CM: There is 3 thoroughbred tracks in the state of Illinois, there is Hawthorne and Arlington up by Chicago and they used to have Sportsman's Park, but I don't think they race thoroughbreds there anymore (you are correct cindy-chris) and Fairmount is the cheaper of the 3 tracks. I pretty much stayed at the smaller, cheaper tracks. An old timer once told me, "you can choose to be a big fish in a little pond or a small fish in a big pond." I choose to be the big fish in the little pond. I did very well at the cheaper tracks.
FOTH: Do you know exactly how many races that you have won?
CM: I don't know how many I rode, but I know I ended up retiring winning 1,115 races.
FOTH: Tell me a bit about the 1,000 win since there is only 14 female jockeys that have accomplished that feat so far.
CM: I won my 1,000 race out here at Fairmount Park. My family and all my friends were in the winner's circle and thank goodness I happened to win for the main trainer that I was riding for and it was awesome and a wonderful feeling. Everytime I was getting closer and closer to riding that 1000th winner you realize what an honor it is. Most tracks have like 2 or 3 men that have won more than a 1000 races, but because woman riders, even in this day and age, have to work twice and sometimes 3 times as hard to get the decent mounts, so it was a really honor to win my 1000th race and have all my family and friends there.
FOTH: Now was there a favorite horse that you ever rode that stands out head and shoulders above all the others?
CM: You know I can't exactly pick one horses. I had several though for one reason or another were very special to my heart. My 1st mount, 'Southern's General" he was trained by my friend Jodie McGafferen and she put me on that horses. One of big stakes wins and track records I set on another horse of hers, "That's Are Gray" those were over at Mountaineer Park. Over the years I rode another lovely mare that I ended up winning 14 or 15 races on, "Secret Doctor," who was trained by the late Ann Dobbs out there at Mountaineer. Over the years, there are many others that are close to my heart and I fell in love with. There was a couple out here, a gray filly I used to ride out here and here name was 'Treat With Kid Gloves", she was very special to my heart, because when I started riding her she was a bit of a basket case and she had some mental issues to work through and you couldn't man handle her and we got along great and she is one of the horses I won my 1000 win on. There was a little discrepancy about my 1000 win. I actually had to win my 1000 race twice believe it or not because of the way the record keeping was. Equibase and the Daily Racing Form had me down as my 1000th race differently. I think it 2 races different between what the Daily Racing Form and Equibase had for me and what the Thoroughbred Time Jockey Club had for me. I actually had to win my 1000th race twice.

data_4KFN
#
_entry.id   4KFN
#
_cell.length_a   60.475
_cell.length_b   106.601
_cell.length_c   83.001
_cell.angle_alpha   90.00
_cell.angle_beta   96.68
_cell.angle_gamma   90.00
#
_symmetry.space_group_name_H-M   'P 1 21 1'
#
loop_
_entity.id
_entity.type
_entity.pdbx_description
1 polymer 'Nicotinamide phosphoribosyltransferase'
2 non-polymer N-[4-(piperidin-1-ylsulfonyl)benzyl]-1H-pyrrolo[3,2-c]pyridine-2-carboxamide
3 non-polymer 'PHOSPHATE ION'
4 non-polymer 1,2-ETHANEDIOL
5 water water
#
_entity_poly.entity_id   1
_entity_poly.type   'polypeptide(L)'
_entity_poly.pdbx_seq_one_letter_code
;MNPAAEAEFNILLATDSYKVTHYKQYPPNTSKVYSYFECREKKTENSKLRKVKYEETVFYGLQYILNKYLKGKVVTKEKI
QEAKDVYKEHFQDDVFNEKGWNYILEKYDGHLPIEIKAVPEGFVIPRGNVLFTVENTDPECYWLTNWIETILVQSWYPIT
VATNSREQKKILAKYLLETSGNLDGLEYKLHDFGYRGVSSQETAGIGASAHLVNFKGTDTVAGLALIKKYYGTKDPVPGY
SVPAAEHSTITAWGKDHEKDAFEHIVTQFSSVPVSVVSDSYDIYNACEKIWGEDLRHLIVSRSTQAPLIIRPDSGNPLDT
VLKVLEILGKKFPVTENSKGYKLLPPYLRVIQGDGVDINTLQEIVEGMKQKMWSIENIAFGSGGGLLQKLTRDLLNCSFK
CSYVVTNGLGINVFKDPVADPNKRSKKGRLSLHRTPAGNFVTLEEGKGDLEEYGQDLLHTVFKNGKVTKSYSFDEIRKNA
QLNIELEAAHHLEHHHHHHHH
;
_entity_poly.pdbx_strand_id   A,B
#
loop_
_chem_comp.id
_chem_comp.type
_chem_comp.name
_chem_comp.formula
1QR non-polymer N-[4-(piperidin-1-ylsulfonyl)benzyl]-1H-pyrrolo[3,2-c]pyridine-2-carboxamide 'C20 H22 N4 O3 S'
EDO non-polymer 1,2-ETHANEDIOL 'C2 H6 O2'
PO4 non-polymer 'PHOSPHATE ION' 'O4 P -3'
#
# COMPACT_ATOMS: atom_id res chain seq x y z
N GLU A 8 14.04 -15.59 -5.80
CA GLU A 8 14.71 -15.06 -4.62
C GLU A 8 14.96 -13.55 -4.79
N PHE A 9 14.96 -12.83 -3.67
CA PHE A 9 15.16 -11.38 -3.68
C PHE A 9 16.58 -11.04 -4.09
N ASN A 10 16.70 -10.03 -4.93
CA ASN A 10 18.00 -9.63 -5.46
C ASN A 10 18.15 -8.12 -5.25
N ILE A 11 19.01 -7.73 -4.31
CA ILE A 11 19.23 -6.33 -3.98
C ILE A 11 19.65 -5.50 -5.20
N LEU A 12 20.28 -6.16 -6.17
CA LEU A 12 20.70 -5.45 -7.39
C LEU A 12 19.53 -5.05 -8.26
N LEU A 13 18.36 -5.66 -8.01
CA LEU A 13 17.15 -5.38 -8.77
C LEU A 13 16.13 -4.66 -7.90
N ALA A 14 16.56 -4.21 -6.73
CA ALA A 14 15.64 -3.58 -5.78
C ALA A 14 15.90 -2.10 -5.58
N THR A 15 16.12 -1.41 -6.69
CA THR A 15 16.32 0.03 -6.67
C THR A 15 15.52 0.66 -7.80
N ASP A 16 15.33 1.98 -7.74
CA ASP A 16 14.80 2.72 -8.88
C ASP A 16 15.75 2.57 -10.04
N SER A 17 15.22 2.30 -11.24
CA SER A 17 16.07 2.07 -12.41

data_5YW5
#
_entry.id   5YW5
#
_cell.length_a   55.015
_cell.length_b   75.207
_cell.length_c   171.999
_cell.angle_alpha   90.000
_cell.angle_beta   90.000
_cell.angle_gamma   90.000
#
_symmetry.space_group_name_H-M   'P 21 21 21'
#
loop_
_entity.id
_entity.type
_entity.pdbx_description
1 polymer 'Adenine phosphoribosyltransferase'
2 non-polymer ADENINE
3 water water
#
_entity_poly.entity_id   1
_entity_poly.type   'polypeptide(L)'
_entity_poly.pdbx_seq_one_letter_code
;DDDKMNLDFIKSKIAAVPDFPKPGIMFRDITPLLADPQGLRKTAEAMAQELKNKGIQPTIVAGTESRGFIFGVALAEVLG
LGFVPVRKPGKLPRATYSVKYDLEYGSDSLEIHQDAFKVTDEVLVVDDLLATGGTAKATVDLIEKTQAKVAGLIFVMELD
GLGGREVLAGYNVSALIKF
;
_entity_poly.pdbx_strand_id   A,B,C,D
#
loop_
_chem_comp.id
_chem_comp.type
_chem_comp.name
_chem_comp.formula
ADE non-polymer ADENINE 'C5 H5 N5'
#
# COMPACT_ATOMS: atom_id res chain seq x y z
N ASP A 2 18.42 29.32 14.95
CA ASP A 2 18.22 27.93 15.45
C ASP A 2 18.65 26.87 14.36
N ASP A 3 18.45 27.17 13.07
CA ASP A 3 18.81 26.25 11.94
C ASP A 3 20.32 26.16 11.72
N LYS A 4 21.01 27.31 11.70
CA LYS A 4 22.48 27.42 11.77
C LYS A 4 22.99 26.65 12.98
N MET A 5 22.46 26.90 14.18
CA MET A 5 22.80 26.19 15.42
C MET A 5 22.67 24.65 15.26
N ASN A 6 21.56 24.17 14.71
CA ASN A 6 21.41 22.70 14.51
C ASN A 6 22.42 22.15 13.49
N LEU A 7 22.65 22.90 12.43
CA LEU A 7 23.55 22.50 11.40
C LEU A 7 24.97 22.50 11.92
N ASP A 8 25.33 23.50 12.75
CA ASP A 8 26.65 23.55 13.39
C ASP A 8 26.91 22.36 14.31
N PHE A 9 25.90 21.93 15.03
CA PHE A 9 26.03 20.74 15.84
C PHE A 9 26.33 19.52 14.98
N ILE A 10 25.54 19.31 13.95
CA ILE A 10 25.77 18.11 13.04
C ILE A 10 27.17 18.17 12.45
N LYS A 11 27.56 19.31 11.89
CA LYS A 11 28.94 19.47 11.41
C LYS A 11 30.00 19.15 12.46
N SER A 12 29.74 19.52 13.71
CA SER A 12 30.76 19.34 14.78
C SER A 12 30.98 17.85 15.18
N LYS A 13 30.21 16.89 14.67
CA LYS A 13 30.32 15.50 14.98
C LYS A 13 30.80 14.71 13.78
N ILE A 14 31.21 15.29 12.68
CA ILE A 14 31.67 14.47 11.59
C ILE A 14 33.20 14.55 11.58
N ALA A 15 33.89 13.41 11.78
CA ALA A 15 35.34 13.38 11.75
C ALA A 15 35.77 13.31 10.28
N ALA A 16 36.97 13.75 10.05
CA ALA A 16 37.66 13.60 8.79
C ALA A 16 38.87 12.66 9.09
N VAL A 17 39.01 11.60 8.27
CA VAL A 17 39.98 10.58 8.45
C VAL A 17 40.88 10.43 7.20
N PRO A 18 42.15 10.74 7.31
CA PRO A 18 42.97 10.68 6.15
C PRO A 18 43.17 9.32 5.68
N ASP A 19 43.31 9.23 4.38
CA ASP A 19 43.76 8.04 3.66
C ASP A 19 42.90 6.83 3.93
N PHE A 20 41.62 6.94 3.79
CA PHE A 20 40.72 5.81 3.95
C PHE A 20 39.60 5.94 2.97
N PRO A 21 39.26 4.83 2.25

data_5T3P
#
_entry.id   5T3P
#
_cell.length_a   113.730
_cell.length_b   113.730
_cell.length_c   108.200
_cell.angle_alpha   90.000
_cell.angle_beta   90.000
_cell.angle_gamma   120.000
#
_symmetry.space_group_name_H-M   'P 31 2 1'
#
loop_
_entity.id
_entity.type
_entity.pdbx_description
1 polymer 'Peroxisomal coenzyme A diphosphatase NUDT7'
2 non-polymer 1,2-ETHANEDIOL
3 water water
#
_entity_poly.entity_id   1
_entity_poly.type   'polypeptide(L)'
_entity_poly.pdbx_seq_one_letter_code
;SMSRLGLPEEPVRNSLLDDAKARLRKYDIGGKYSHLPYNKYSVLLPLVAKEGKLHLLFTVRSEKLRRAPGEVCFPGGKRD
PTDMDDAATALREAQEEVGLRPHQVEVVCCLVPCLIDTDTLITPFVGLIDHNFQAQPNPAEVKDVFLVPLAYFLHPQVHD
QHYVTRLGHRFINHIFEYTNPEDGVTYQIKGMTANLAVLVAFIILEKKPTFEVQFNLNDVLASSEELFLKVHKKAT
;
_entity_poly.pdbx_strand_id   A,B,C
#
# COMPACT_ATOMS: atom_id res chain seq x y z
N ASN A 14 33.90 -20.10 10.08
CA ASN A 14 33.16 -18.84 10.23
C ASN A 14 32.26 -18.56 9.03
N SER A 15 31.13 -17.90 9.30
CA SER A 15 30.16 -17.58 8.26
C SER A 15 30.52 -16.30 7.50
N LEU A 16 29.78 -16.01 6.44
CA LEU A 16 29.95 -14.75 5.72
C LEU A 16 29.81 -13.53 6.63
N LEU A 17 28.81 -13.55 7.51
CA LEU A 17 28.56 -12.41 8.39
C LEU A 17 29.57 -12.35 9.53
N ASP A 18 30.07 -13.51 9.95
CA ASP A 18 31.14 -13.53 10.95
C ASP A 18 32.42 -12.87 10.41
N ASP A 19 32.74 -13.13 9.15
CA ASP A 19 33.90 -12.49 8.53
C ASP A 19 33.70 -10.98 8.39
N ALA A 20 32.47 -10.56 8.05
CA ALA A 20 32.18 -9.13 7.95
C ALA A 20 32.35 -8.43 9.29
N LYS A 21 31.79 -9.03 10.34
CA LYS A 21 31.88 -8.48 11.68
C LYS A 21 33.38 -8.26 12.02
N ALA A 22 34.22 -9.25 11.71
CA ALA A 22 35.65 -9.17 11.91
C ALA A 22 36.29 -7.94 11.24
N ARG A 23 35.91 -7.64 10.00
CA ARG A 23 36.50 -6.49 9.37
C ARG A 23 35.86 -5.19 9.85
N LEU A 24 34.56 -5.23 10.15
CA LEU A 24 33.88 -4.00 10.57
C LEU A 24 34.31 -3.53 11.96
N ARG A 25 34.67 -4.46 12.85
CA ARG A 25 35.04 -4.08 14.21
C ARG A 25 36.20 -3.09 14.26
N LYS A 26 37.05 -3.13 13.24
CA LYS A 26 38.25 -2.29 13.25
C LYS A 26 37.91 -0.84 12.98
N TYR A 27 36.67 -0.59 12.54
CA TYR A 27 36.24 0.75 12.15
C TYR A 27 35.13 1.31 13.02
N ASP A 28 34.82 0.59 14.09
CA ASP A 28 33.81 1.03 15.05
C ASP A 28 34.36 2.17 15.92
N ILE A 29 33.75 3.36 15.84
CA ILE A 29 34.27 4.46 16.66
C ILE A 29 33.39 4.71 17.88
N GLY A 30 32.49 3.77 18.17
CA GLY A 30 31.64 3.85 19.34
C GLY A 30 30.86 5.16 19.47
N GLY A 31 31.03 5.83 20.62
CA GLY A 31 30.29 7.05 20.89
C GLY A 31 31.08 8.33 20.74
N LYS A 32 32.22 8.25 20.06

FOTH: That must have been some thrill.
CM: So the 1st time I won it "Treat With kid Gloves" and the 2nd time on "Cobra Devil."
FOTH: What was the biggest stakes race you ever won?
CM: That would have been that would have been on a gray mare called "Jayster".
FOTH: If a young girl came up to you and said she wanted to become a jockey, what advice would you give her?
CM: It is one of those things that if she has her heart sent on being a jockey there is no way your going to talk her out of it. You want to tell her to get a good education so she has something to fall back on because you can't ride forever, but the thing is to go out there and get some riding lessons and learn what it is like to be around the horses and start from the ground. I think that is where a lot of riders today make that mistake. If they just go to a farm and jump on a horse and learn how to ride and then go to the track and try to become a jockey, I think they miss out on a lot of things. You have to remember when your a jockey, your part of a team, you have to have to be able to help the trainer and owners and be kinda diagnostic for them. You need to get a real good horsemanship education and start from the bottom up. Start with rubbing and grooming horses and galloping and then get a good education with the horses.
FOTH: During your riding career did you have any real problems with any of the male riders?